In It Together

Lydia DePillis complains a bit about the “city divided” frame:

Alex’s beef is basically that by rehashing these tropes that we all know to be true, and grapple with every day–Columbia Heights has both modern retail and poor folks! Gays hang out on U Street now! Sometimes people can’t afford to live where they used to!–the project further divides the city instead of illuminating how we often face similar problems and need to think about city-wide solutions. I agree.

I agree with that. But more generally I think people oftentimes miss the extent to which it’s the “divided” nature of many of the world’s large cities that makes them engines of economic opportunity. Narratives about gentrification — a preexisting low-income community and more prosperous incomers — have a degree of truth to them on a neighborhood scale. But if you think about modern metro areas as a whole over time, this pattern is sort of backward. What happens is that you have an aggregation of professional work — banking, government, legal services, advertising, etc. — and then poor people show up because all these rich people mean there’s low-skill service sector work to be had. The result is a kind of Upstairs, Downstairs economy but it’s not clear what the alternative is.

This isn’t the only kind of city that can exist in the world. The main alternative, though, is the industrial cluster city where a bunch of factories are located near one another thanks to agglomeration effects, and then people work at the factories. You might have a handful of rich bosses here, but in general both rich people and menial service work will be marginal activities in a factory town. But these industrial agglomeration effects have been declining in rich countries for decades, over and above the way manufacturing employment in general has declined. So if you look at American cities, you basically see the “city divided” option or else a Detroit-style downward spiral of decline.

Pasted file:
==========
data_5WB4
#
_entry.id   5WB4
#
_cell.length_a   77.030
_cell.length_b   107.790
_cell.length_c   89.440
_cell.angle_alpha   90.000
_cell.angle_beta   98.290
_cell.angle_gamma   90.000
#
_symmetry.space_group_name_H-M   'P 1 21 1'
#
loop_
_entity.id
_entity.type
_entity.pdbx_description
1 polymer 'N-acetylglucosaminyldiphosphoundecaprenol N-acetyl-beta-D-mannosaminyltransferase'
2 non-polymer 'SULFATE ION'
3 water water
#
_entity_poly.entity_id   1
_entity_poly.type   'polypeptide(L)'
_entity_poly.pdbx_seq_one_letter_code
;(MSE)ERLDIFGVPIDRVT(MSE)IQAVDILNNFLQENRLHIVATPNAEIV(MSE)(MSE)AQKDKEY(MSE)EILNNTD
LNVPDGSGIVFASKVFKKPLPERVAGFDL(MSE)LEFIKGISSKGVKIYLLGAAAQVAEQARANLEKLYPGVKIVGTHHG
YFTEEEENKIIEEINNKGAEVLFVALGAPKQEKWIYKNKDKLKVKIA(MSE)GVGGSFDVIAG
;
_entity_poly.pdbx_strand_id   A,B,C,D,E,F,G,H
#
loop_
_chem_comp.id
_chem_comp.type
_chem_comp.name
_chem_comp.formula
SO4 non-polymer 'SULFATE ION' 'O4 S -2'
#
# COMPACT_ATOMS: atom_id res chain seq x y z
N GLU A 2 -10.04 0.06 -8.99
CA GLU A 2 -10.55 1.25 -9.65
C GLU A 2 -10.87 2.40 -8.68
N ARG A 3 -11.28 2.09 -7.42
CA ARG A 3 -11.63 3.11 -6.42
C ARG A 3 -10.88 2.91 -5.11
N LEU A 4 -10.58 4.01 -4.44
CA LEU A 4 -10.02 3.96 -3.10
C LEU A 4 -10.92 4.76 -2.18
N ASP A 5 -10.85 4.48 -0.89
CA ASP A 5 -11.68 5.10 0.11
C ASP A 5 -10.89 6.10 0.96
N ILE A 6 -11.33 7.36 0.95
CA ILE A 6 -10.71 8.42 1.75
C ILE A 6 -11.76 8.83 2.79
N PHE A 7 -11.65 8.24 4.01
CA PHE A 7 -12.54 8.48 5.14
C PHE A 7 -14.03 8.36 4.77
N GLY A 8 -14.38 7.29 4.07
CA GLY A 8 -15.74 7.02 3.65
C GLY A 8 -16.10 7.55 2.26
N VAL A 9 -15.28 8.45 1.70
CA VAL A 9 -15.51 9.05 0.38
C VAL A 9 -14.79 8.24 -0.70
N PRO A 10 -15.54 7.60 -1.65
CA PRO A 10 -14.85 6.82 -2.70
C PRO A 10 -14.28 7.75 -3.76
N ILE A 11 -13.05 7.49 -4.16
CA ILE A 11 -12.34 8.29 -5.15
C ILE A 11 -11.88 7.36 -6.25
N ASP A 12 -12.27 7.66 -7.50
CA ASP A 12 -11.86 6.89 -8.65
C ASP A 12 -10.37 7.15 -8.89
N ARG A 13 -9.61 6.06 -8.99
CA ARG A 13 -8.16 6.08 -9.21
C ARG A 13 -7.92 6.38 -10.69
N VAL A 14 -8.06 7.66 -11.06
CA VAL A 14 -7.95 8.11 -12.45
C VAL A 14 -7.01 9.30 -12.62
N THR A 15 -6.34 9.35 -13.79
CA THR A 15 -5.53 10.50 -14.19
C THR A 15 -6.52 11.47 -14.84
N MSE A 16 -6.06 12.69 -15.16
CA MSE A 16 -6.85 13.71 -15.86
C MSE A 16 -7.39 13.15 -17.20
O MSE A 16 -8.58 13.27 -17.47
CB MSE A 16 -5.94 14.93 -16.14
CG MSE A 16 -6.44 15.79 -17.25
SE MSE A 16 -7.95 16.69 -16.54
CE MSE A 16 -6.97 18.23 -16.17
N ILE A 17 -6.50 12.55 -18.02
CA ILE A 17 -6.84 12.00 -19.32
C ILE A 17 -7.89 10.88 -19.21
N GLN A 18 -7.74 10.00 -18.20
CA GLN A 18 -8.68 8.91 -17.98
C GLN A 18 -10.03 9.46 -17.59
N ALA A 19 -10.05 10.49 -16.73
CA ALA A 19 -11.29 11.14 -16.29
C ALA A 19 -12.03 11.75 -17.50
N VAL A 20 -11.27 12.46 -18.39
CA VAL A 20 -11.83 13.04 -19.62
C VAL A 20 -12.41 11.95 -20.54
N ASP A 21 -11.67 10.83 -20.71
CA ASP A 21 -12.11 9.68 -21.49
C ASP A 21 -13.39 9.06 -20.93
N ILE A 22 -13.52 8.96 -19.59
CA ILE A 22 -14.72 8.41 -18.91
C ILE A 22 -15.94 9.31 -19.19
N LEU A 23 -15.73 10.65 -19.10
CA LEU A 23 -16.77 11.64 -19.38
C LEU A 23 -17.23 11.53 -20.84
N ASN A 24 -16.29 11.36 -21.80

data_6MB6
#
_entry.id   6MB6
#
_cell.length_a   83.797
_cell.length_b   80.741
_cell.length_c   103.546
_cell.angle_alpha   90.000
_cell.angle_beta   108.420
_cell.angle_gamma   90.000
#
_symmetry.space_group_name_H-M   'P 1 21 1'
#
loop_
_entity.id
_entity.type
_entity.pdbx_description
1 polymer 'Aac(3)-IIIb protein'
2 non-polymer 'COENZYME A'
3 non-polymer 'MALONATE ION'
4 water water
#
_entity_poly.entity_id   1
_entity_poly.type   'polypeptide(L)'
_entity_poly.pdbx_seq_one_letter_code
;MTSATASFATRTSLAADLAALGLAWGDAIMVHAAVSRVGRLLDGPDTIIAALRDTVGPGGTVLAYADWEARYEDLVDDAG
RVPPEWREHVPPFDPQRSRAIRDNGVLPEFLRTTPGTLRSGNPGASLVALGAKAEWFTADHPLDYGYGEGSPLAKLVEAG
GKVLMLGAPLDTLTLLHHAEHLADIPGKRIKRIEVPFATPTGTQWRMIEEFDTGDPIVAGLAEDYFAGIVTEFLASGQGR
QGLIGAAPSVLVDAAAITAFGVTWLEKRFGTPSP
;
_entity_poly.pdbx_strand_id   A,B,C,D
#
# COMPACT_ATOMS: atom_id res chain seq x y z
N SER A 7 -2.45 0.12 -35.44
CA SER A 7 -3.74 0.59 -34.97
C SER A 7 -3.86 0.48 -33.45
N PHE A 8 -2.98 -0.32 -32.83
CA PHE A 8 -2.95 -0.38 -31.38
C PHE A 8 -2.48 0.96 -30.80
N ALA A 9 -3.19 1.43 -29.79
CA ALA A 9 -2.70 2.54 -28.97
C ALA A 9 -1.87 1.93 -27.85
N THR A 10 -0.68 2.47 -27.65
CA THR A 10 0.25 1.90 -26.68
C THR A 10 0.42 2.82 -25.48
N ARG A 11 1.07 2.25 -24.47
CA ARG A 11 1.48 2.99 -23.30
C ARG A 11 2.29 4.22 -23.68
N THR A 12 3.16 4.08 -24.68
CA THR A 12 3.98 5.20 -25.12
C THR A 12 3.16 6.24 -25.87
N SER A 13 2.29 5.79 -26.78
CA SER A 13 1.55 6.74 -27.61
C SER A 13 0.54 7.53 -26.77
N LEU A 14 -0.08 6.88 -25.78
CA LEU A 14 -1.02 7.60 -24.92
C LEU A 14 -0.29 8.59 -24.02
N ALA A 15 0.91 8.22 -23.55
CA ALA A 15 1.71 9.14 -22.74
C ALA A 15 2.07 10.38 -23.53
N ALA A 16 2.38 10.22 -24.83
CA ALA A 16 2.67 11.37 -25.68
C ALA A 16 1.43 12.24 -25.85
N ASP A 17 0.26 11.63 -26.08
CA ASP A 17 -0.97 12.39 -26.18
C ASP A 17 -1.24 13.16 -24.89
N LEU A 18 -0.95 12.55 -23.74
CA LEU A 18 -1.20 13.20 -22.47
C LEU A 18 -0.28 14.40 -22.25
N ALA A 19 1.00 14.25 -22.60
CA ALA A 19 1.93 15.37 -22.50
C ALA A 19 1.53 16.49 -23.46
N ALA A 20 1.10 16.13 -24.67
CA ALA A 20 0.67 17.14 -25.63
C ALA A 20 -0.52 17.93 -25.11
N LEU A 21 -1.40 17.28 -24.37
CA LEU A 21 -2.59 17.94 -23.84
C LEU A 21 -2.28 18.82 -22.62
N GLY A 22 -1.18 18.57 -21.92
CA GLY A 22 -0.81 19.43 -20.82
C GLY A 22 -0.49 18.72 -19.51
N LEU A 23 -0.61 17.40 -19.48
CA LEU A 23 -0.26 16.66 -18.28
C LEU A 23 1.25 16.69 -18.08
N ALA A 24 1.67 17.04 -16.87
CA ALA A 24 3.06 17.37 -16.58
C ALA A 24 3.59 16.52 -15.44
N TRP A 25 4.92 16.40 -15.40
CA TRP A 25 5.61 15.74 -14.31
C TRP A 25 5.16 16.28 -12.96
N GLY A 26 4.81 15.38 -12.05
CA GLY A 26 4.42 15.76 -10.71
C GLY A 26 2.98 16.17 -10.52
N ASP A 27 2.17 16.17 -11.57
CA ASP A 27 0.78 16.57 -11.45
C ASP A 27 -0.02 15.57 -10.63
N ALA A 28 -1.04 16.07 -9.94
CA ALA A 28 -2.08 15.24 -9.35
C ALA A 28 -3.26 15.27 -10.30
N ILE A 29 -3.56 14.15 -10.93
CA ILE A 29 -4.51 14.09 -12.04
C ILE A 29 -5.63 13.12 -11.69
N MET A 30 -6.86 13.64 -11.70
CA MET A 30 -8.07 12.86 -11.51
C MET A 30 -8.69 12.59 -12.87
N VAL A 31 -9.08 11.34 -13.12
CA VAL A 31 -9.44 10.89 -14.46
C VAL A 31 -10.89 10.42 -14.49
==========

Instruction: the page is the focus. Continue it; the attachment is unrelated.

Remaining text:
That’s not to say we shouldn’t be concerned about improving the economic opportunities available to low-income residents of cities like Washington. But the tendency is for people who move up a bit to leave:

Pedro Alfonso, co-founder and head of Dynamic Concepts, a telecommunications firm, said that as soon as an employee begins earning “reasonable money,” they leave the District in the hope of buying a home at a more affordable price. Residents with jobs in the District become nonresidents, he said.

There’s really nothing wrong with this. Poor people get education or training, get decent jobs, and leave the city. Then new people come in — often from foreign countries — and do low-end work. With luck, their kids do well in school and many of them will leave. Simply put, if you draw a chart of “appeal of city living versus income” you get a dual-peaked curve. The result is a city divided. But it’s still really one city. The opportunities of the poor city are directly and inextricably linked to the fortunes of the rich city. And the key quality of life issues about crime, traffic, and all the rest impact people on both sides of the divide.